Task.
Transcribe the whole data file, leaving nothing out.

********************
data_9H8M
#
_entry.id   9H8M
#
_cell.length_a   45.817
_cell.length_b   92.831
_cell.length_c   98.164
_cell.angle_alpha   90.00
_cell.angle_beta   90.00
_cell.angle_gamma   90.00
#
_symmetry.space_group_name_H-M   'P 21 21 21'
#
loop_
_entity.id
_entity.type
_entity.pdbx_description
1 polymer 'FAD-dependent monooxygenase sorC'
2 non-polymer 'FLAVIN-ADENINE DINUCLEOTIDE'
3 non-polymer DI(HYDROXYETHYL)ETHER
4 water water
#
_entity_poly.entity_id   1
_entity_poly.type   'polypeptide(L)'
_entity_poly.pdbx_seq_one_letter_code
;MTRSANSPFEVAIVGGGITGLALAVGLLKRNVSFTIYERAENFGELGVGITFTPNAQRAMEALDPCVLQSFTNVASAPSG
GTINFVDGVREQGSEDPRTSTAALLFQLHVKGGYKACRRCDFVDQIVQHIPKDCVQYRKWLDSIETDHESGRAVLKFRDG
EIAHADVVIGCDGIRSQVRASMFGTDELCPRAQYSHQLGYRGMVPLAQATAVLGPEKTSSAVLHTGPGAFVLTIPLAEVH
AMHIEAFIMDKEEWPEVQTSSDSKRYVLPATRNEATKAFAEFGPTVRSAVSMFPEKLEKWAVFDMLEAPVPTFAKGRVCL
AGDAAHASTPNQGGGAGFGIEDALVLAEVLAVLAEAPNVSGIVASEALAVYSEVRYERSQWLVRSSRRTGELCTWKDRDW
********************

data_9H8M
#
_entry.id   9H8M
#
_cell.length_a   45.817
_cell.length_b   92.831
_cell.length_c   98.164
_cell.angle_alpha   90.00
_cell.angle_beta   90.00
_cell.angle_gamma   90.00
#
_symmetry.space_group_name_H-M   'P 21 21 21'
#
loop_
_entity.id
_entity.type
_entity.pdbx_description
1 polymer 'FAD-dependent monooxygenase sorC'
2 non-polymer 'FLAVIN-ADENINE DINUCLEOTIDE'
3 non-polymer DI(HYDROXYETHYL)ETHER
4 water water
#
_entity_poly.entity_id   1
_entity_poly.type   'polypeptide(L)'
_entity_poly.pdbx_seq_one_letter_code
;MTRSANSPFEVAIVGGGITGLALAVGLLKRNVSFTIYERAENFGELGVGITFTPNAQRAMEALDPCVLQSFTNVASAPSG
GTINFVDGVREQGSEDPRTSTAALLFQLHVKGGYKACRRCDFVDQIVQHIPKDCVQYRKWLDSIETDHESGRAVLKFRDG
EIAHADVVIGCDGIRSQVRASMFGTDELCPRAQYSHQLGYRGMVPLAQATAVLGPEKTSSAVLHTGPGAFVLTIPLAEVH
AMHIEAFIMDKEEWPEVQTSSDSKRYVLPATRNEATKAFAEFGPTVRSAVSMFPEKLEKWAVFDMLEAPVPTFAKGRVCL
AGDAAHASTPNQGGGAGFGIEDALVLAEVLAVLAEAPNVSGIVASEALAVYSEVRYERSQWLVRSSRRTGELCTWKDRDW